NORRIS: And are these fund-raisers, are they targeting voters or constituents, or is it a room mainly filled with lobbyists? If a lawmaker held a fund-raiser...

Mr. BERMAN: Here in town they're mainly filled with lobbyists.

NORRIS: OK. So if the lobbyists didn't show up, the room would basically be empty.

Mr. BERMAN: Exactly.

NORRIS: The current lobbying scandal that's making headlines involves a group of individuals and a specific firm, but this has cast a shadow over the entire industry. How much does this concern you?

Mr. BERMAN: Not very much in the long run.

NORRIS: In the long run.

Mr. BERMAN: In the long run...

NORRIS: Any heartburn in the short run?

Mr. BERMAN: A little bit. I mean, I'm thinking about what to say to my students on Thursday, and what are the lessons of this particular circumstance that we're all reading about? And I have decided to start by saying, there are no lessons because this particular set of circumstances is so far over the top in terms of what ordinary practices. This group of people simply set out to break all the laws and break all the rules. It was not by accident. It was not somebody stumbling by paying $55 for a lunch when you could only pay $49.99. They intended to break the law. They intended to influence people by these various largesse of trips to Scotland or wherever you may be going, by making contributions, by providing space for events whether in restaurants or in sky boxes at athletic contests. So if a person intends to break the law, pretty hard to ever stop until you catch them.

NORRIS: And, Mr. Berman, for those who believe that lobbying in general has a certain odor to it, how do you defend what you do?

Mr. BERMAN: I defend it because I'm just comfortable with it. I mean, I think I'm a pretty ethical person. There's been lobbying--if you think about the people that have lobbied this Congress over the years, it's always been part of the system. You know, FBI agents lobbying the White House because they didn't like pardons that were going to be given. I remember a young man that I met in the District of Columbia who, at the age of 13, began, quote, unquote, "lobbying" full time to get statehood for the District of Columbia. And he by himself went from--obviously he wasn't successful--went from office to office and always got heard out because when this 13-year-old showed up, people were--found it interesting.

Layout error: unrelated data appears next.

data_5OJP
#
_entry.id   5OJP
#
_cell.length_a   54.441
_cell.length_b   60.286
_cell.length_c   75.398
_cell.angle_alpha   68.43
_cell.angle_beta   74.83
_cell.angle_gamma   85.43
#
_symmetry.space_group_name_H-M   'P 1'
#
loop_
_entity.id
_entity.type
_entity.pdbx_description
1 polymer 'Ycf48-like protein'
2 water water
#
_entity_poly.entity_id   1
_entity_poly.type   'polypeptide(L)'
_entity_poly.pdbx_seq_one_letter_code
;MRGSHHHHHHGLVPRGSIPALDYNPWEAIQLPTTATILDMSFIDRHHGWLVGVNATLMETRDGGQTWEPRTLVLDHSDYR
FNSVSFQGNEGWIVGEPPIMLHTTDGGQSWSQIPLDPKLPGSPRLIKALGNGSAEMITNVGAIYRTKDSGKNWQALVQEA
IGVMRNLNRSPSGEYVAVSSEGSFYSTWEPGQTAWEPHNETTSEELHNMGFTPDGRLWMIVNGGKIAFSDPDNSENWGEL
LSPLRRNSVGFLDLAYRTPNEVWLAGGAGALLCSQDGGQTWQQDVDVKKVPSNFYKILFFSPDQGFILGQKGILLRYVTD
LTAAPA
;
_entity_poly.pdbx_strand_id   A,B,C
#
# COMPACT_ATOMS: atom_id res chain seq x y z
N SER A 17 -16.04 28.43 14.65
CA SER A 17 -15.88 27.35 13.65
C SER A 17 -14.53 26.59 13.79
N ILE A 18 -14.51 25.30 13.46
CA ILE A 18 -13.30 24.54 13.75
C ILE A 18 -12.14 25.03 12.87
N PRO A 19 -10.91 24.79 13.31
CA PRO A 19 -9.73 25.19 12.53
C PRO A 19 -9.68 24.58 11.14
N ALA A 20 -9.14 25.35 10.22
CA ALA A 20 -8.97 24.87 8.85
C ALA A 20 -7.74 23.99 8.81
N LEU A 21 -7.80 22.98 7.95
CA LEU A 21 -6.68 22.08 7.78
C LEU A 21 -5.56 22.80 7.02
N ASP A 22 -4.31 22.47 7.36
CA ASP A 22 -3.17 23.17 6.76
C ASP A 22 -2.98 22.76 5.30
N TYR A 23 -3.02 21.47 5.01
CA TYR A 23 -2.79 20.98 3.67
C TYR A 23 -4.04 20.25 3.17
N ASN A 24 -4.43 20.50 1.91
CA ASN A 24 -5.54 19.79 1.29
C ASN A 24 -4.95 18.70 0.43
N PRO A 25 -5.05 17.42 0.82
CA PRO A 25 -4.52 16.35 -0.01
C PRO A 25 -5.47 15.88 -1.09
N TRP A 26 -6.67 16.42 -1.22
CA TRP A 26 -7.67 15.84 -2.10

NORRIS: But there are also former lawmakers who wind up on the other side of Washington...

Mr. BERMAN: Naturally.

NORRIS: ...working on K Street lobbying their former members. And you say, you know, it's always been done, that doesn't sound like the strongest defense.

Mr. BERMAN: Well, it is the only defense that I know of, quite frankly. The advocacy of positions on behalf of people in the country before the Congress is as much a part of free speech, I believe, as what we're doing here on NPR. It's actually the same provision of the Constitution that provides for the right to petition the government, grants the free speech to the press.

NORRIS: Mike Berman, thanks so much for coming in to talk to us.

Mr. BERMAN: Thank you. It's my pleasure.

NORRIS: Mike Berman is a lobbyist and president of The Duberstein Group. He's also a lecturer and a mentor at American University's Public Affairs and Advocacy Institute.